Buying a watch from Al Safa, a small jewellery shop in the centre of Nairobi, is not straightforward. First, customers have to arrange an appointment with the director. Then they have to negotiate their way through two heavily guarded doors – Nairobi isn’t called “Nairobbery” for nothing. Finally, and most importantly, they need to have a thick wallet.
The cheapest watch in Al Safa goes for €500 – quite an amount for a country where the majority of people live on less than €1 a day. The most expensive watch will set you back €123,000.
But Al Safa is never short of customers. Africa’s mega-rich are getting richer – and more numerous. A recent report by Merrill Lynch claimed that the number of “high net-worth individuals” – people with at least $1m (€720,000) to invest – grew by 12.5 per cent in Africa last year. The net wealth of Africa’s richest individuals now amounts to €650bn.
“Business has improved over the past two or three years,” says Mohammed Ismail Ibrahim, the director of Al Safa. Ibrahim has run the shop for 35 years but it has never been as successful as it is now. “It is not only Kenyans who are buying expensive watches. We have many clients from elsewhere in Africa too.”
Growth across Africa is around 6 per cent, according to African Development Bank figures. This has mainly been fuelled by a surge in oil discoveries. But even in countries without mineral wealth, economies are improving.
When Daniel Arap Moi, Kenya’s autocratic ruler, stepped down in 2002 the East African country’s growth was less than 1 per cent. After five years under new president Mwai Kibaki it has increased to 6.1 per cent and is expected to continue rising this year. There is a small but growing middle class emerging in Kenya as the number of private sector jobs has increased. Flats in new apartment blocks are being bought up quicker than they can be built.
Until recently, the Lebanese army was little more than a glorified police force. Confined to barracks during Lebanon’s long civil wars and then sidelined during the Syrian occupation in favour of Hezbollah, it has rarely inspired much respect.
So when 27 soldiers were killed on 20 May in a series of attacks by militants from the Islamist group Fatah al-Islam, few expected the army to do much more than complain. But the troops fought back.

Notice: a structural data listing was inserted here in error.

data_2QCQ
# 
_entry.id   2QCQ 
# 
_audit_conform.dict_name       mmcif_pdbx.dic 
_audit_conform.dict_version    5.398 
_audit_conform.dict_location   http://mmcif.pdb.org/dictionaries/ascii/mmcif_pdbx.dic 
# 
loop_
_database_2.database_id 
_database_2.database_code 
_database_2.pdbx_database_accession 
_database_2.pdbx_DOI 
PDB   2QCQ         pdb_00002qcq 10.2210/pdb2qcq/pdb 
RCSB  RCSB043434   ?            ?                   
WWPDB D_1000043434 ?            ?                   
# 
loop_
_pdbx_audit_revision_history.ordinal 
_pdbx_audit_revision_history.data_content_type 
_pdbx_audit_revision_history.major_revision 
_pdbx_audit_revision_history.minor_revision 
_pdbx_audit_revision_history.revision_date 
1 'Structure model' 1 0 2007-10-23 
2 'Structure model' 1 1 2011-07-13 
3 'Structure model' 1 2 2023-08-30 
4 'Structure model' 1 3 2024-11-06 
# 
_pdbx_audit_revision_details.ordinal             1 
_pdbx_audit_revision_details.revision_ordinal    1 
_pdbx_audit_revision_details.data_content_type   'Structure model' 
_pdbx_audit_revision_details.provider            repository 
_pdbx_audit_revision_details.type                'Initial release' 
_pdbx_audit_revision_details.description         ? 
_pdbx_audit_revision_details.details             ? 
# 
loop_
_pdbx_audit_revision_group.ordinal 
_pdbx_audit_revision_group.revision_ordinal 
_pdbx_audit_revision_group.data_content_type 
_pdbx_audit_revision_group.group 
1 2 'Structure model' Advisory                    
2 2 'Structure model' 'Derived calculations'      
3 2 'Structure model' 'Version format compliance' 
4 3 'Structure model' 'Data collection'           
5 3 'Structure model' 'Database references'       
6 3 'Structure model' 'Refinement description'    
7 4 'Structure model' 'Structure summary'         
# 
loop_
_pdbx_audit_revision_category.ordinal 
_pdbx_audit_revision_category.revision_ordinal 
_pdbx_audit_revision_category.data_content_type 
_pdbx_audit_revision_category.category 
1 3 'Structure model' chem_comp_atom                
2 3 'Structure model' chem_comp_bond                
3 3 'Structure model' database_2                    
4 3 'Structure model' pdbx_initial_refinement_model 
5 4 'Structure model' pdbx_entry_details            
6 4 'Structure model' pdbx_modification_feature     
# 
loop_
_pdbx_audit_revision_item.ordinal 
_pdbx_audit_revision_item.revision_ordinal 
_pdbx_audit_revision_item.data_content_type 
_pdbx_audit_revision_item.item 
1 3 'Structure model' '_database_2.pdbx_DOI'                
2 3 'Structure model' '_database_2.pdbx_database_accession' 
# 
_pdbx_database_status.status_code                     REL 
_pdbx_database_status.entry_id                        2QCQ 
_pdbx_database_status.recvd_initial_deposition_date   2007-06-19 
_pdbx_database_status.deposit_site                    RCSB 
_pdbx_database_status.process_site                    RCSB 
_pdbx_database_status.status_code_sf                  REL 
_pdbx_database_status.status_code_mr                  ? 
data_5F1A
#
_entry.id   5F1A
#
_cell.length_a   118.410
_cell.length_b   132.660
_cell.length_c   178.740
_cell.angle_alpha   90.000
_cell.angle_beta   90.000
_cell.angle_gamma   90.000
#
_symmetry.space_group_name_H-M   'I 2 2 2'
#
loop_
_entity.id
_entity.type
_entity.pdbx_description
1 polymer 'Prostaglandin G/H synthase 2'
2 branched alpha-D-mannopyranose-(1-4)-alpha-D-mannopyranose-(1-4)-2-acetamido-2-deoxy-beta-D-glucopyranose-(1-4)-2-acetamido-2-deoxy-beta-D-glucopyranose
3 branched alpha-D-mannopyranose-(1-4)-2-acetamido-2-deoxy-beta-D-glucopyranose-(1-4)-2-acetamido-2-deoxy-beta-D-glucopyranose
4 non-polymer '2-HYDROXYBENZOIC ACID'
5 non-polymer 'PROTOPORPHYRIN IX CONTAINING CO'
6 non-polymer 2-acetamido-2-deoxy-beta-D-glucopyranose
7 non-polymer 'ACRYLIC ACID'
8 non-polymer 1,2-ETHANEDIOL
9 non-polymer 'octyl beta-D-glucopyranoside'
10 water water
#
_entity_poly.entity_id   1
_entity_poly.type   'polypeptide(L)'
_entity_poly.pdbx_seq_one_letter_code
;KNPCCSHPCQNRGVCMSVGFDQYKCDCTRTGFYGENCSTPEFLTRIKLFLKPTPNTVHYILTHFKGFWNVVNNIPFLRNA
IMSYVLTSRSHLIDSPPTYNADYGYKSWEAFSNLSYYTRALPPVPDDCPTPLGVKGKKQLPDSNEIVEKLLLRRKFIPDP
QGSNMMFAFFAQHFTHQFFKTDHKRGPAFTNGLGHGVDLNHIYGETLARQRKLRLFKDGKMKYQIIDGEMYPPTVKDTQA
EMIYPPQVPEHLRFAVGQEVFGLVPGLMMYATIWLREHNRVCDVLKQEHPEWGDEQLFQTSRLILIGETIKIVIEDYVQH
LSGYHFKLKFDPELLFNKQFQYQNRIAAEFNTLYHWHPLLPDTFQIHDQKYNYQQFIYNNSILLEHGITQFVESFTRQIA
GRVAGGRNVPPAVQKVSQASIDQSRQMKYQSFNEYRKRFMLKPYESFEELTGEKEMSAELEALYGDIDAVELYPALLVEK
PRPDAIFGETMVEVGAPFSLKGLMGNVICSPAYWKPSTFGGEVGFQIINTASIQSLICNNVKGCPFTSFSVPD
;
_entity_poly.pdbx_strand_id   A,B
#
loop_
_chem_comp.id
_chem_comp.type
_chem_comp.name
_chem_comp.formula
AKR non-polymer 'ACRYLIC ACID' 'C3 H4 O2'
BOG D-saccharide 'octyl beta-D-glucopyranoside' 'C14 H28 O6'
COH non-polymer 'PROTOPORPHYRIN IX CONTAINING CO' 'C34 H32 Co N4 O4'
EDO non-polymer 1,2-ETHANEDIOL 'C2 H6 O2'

This has earned the army the love of a disillusioned populace, shaken by the bloody events of the past three years. The country’s new affection for its army is reflected in a slew of television ads commemorating the soldiers that died and chest-thumping billboards declaring undying love for the military. Politicians and pop stars have lined up to sing the soldiers’ praises. Troops are being offered discounts at some shops and restaurants.
Such is the euphoria that even the ominous rumblings from army commander General Michel Suleiman that he won’t put up with bickering among politicians over Lebanon’s upcoming presidential elections have been welcomed as a timely reminder that the nation ought to come first.
Chad may be plagued by violence and corruption but now a few adventurous travellers are heading to the east of the country to visit one of the best game reserves for elephants. Zakouma National Park may be 3,000 sq km but it often hosts just two or three visitors at any one time.
Chief executive of Interbrand Sampson
Which country do you think has the best brand image and why?
It depends on what is meant by “the best image”. If it were chocolate, I’d say maybe Belgium; luxury goods, Switzerland; value for money, Vietnam. It’s interesting how nation-branding has taken off. In any market developing a brand and then leveraging it to the hilt is seen as a way to get an edge.
Which country would you like to see get a brand makeover and why?
Two countries that need dramatic change are Iraq and Zimbabwe. However, both need the fundamentals to change before the brand makeover can begin. Zimbabwe has a great climate, beautiful countryside, huge mineral resources. Today it’s in total disarray because of the politicians. This is affecting the whole region. South Africa in the last decade has made huge strides, and while perceptions lag behind reality, it is emerging as a must-visit. We were commissioned to focus on the brand of Johannesburg: it was one of the first cities in the world to make a concerted effort to brand itself.